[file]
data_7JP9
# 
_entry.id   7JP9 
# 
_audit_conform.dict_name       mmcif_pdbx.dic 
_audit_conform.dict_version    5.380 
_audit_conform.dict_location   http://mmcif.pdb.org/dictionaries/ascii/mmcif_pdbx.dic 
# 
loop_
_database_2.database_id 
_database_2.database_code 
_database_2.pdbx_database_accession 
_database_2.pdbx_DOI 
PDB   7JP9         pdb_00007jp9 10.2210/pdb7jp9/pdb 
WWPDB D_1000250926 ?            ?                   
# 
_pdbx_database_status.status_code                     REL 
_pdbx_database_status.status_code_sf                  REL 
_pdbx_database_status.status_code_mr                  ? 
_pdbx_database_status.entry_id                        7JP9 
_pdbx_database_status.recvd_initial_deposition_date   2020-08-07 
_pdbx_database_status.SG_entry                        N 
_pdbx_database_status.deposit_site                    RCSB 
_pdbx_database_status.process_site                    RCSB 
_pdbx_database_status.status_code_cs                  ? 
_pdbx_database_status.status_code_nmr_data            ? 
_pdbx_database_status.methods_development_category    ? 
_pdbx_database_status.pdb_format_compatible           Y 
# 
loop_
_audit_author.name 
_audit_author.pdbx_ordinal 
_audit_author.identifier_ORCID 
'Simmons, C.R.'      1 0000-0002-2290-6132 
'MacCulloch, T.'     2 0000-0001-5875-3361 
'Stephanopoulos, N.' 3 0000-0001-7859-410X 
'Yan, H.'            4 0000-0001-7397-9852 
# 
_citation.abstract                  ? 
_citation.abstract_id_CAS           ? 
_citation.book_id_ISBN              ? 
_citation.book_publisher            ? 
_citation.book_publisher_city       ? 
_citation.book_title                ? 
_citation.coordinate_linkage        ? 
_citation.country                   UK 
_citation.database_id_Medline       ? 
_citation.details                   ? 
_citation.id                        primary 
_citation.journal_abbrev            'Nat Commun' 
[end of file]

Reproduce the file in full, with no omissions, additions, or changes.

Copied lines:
data_7JP9
# 
_entry.id   7JP9 
# 
_audit_conform.dict_name       mmcif_pdbx.dic 
_audit_conform.dict_version    5.380 
_audit_conform.dict_location   http://mmcif.pdb.org/dictionaries/ascii/mmcif_pdbx.dic 
# 
loop_
_database_2.database_id 
_database_2.database_code 
_database_2.pdbx_database_accession 
_database_2.pdbx_DOI 
PDB   7JP9         pdb_00007jp9 10.2210/pdb7jp9/pdb 
WWPDB D_1000250926 ?            ?                   
# 
_pdbx_database_status.status_code                     REL 
_pdbx_database_status.status_code_sf                  REL 
_pdbx_database_status.status_code_mr                  ? 
_pdbx_database_status.entry_id                        7JP9 
_pdbx_database_status.recvd_initial_deposition_date   2020-08-07 
_pdbx_database_status.SG_entry                        N 
_pdbx_database_status.deposit_site                    RCSB 
_pdbx_database_status.process_site                    RCSB 
_pdbx_database_status.status_code_cs                  ? 
_pdbx_database_status.status_code_nmr_data            ? 
_pdbx_database_status.methods_development_category    ? 
_pdbx_database_status.pdb_format_compatible           Y 
# 
loop_
_audit_author.name 
_audit_author.pdbx_ordinal 
_audit_author.identifier_ORCID 
'Simmons, C.R.'      1 0000-0002-2290-6132 
'MacCulloch, T.'     2 0000-0001-5875-3361 
'Stephanopoulos, N.' 3 0000-0001-7859-410X 
'Yan, H.'            4 0000-0001-7397-9852 
# 
_citation.abstract                  ? 
_citation.abstract_id_CAS           ? 
_citation.book_id_ISBN              ? 
_citation.book_publisher            ? 
_citation.book_publisher_city       ? 
_citation.book_title                ? 
_citation.coordinate_linkage        ? 
_citation.country                   UK 
_citation.database_id_Medline       ? 
_citation.details                   ? 
_citation.id                        primary 
_citation.journal_abbrev            'Nat Commun' 